Big Changes For the Halton Regional Police Service
A big province-wide change that is impacting several different police services was recently announced for the Halton Regional Police Service.
The Ontario government recently announced that police officers will be allowed to administer the life-saving medication Naloxone, according to police.
Officers will not have to face a criminal investigation if the patient dies.
The goal of the change is to save lives while also protecting officers from harmful opioid drugs that can be encountered on the job.
Before this change was made, when a civilian death or serious injury occurred police services had to report to the Province’s Special Investigations Unit (SIU) incidents where Naloxone could be administered by an officer.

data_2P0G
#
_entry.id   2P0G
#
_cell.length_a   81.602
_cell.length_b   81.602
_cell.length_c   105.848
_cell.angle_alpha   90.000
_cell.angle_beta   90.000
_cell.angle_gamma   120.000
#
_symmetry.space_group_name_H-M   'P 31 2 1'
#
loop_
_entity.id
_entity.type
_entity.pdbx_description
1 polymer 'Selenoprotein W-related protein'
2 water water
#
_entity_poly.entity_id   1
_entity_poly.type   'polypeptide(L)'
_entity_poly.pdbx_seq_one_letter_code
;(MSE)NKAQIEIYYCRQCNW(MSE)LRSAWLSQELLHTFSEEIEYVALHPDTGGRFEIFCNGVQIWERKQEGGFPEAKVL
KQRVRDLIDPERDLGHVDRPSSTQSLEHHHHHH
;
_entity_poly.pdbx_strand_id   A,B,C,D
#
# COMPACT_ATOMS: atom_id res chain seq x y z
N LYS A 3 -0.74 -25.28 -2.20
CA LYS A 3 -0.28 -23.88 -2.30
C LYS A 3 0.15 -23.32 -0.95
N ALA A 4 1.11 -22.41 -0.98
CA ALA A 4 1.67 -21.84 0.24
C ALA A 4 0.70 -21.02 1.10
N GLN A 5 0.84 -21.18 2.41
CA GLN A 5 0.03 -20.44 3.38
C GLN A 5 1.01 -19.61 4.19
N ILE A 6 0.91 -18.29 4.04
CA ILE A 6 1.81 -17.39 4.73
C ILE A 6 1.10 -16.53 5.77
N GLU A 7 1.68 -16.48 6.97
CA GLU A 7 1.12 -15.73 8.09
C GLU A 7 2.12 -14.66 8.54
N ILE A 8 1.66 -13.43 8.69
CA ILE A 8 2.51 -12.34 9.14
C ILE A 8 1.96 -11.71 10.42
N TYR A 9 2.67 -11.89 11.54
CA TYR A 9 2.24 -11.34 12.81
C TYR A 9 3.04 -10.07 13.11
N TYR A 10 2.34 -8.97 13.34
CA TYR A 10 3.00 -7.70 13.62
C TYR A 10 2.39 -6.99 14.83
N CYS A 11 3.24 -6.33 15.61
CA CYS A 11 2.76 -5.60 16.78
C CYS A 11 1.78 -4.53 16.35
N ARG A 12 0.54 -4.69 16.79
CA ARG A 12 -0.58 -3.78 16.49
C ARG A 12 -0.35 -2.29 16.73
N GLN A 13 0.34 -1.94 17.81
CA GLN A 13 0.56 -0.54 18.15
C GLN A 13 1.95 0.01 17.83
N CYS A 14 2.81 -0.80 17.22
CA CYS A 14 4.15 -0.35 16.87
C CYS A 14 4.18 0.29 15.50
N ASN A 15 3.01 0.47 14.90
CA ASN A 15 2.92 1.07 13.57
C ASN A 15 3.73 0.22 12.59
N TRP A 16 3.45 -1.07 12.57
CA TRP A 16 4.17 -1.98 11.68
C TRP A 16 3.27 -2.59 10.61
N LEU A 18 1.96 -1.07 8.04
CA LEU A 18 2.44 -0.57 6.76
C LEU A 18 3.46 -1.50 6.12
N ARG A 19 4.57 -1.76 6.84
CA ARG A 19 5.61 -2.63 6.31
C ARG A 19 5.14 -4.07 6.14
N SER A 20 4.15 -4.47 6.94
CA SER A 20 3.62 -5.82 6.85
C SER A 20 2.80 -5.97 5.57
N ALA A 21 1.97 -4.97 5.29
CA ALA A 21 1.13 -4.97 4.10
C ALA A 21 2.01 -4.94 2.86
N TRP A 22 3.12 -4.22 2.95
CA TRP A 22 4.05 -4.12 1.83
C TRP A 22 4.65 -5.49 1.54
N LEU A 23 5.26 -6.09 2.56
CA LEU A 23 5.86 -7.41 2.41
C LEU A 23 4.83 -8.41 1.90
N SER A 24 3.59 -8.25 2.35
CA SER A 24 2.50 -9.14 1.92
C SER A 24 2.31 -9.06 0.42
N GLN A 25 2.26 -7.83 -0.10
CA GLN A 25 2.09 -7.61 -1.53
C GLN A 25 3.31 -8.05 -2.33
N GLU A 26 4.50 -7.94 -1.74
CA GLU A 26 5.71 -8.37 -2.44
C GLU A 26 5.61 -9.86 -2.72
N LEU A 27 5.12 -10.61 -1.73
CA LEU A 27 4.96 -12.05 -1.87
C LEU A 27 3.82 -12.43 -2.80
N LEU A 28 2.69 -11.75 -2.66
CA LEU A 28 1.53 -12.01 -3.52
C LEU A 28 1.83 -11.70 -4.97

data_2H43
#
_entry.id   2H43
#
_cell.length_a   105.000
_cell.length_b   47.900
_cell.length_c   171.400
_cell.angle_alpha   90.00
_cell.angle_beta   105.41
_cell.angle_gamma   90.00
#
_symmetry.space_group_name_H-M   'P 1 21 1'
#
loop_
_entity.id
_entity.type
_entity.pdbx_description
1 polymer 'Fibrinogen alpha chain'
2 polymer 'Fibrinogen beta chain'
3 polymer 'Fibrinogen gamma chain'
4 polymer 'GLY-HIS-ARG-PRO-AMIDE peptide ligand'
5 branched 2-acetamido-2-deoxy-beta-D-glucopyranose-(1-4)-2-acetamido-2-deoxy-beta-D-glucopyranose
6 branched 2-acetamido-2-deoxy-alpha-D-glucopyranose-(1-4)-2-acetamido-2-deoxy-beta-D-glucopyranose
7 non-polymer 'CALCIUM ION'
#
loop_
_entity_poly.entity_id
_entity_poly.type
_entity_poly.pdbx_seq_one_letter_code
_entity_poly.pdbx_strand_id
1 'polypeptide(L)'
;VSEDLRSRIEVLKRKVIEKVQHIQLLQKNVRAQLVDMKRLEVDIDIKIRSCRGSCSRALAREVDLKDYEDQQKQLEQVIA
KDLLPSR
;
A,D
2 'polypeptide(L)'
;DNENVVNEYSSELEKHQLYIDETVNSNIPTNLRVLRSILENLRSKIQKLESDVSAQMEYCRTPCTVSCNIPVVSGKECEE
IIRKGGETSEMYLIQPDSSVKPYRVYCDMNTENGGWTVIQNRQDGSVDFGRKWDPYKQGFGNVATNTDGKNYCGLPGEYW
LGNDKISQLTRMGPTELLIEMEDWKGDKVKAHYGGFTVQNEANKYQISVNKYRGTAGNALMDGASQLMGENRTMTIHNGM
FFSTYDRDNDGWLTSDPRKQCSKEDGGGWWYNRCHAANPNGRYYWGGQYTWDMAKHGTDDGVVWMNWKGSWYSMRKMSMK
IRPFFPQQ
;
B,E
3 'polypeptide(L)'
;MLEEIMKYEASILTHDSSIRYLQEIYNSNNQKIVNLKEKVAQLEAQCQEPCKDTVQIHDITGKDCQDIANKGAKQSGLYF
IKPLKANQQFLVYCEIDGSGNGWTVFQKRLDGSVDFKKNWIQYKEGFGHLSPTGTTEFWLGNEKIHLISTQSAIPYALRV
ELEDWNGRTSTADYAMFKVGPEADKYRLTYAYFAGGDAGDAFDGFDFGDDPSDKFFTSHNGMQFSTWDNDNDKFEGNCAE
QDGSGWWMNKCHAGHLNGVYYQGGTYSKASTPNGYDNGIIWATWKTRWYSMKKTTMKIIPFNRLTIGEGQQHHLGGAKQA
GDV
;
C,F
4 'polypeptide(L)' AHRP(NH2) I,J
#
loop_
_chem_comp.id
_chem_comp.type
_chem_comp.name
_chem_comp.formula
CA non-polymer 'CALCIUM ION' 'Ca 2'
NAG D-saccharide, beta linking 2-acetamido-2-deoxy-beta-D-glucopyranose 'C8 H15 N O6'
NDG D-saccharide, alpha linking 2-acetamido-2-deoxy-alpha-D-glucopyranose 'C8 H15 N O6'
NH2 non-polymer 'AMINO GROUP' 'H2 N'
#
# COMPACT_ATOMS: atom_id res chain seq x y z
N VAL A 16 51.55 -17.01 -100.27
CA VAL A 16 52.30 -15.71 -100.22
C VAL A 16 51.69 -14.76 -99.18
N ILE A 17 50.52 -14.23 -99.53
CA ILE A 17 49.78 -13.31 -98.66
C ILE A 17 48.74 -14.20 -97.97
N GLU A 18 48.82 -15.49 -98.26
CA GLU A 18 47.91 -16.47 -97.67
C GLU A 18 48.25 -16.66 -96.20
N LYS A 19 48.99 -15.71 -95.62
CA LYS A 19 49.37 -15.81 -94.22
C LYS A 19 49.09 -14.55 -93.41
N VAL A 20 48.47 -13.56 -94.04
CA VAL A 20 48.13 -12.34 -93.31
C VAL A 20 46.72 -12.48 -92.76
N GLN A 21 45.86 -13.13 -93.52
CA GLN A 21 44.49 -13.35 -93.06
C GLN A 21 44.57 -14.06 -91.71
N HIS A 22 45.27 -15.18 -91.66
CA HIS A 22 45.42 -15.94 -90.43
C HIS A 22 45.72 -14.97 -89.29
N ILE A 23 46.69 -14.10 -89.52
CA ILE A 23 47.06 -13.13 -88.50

This type of oversight was never mandatory for emergency service partners of police (fire and paramedic services). Now, all services are being treated equally.
“This amendment prioritizes the preservation of life,” Roger Wilkie, Halton Regional Police Service Deputy Chief, said.
“That is very encouraging for the Halton Regional Police Service and our policing partners across the Province.”
Comments made by Wilkie were sent to inHalton.com by the Halton Regional Police Service’s Media Relations Officer.
“This amendment, however, demonstrates to our officers that they are supported when trying to save a life through the use of Naloxone,” Wilkie said.
According to police, there are still scenarios that would result in the SIU being notified for the use of Naloxone or for the administration of first aid.
However, police say, just trying to save someone’s life by administering Naloxone should not cause a SIU investigation and the stress this can have on officers.
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